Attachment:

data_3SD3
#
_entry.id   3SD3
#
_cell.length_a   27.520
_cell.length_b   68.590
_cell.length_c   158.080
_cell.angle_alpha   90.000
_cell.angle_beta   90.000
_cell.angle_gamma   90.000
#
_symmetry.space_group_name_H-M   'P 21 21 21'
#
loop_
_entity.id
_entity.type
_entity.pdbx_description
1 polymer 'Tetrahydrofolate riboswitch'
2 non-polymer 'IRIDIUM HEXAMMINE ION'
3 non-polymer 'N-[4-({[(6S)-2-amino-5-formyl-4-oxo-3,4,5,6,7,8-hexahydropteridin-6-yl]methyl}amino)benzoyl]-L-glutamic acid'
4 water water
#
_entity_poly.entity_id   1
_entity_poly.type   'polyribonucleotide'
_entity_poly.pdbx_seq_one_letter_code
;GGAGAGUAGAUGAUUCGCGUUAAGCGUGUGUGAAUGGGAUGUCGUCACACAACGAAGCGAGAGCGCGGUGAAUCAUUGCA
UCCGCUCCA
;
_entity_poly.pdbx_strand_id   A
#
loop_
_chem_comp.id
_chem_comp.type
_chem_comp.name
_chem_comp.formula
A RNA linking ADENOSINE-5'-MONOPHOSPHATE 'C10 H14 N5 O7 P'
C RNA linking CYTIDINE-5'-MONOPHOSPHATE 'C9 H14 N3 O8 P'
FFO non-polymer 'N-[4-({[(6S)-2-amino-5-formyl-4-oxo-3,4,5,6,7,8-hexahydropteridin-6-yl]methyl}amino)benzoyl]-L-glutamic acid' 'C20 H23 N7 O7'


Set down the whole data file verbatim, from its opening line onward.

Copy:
data_3SD3
#
_entry.id   3SD3
#
_cell.length_a   27.520
_cell.length_b   68.590
_cell.length_c   158.080
_cell.angle_alpha   90.000
_cell.angle_beta   90.000
_cell.angle_gamma   90.000
#
_symmetry.space_group_name_H-M   'P 21 21 21'
#
loop_
_entity.id
_entity.type
_entity.pdbx_description
1 polymer 'Tetrahydrofolate riboswitch'
2 non-polymer 'IRIDIUM HEXAMMINE ION'
3 non-polymer 'N-[4-({[(6S)-2-amino-5-formyl-4-oxo-3,4,5,6,7,8-hexahydropteridin-6-yl]methyl}amino)benzoyl]-L-glutamic acid'
4 water water
#
_entity_poly.entity_id   1
_entity_poly.type   'polyribonucleotide'
_entity_poly.pdbx_seq_one_letter_code
;GGAGAGUAGAUGAUUCGCGUUAAGCGUGUGUGAAUGGGAUGUCGUCACACAACGAAGCGAGAGCGCGGUGAAUCAUUGCA
UCCGCUCCA
;
_entity_poly.pdbx_strand_id   A
#
loop_
_chem_comp.id
_chem_comp.type
_chem_comp.name
_chem_comp.formula
A RNA linking ADENOSINE-5'-MONOPHOSPHATE 'C10 H14 N5 O7 P'
C RNA linking CYTIDINE-5'-MONOPHOSPHATE 'C9 H14 N3 O8 P'
FFO non-polymer 'N-[4-({[(6S)-2-amino-5-formyl-4-oxo-3,4,5,6,7,8-hexahydropteridin-6-yl]methyl}amino)benzoyl]-L-glutamic acid' 'C20 H23 N7 O7'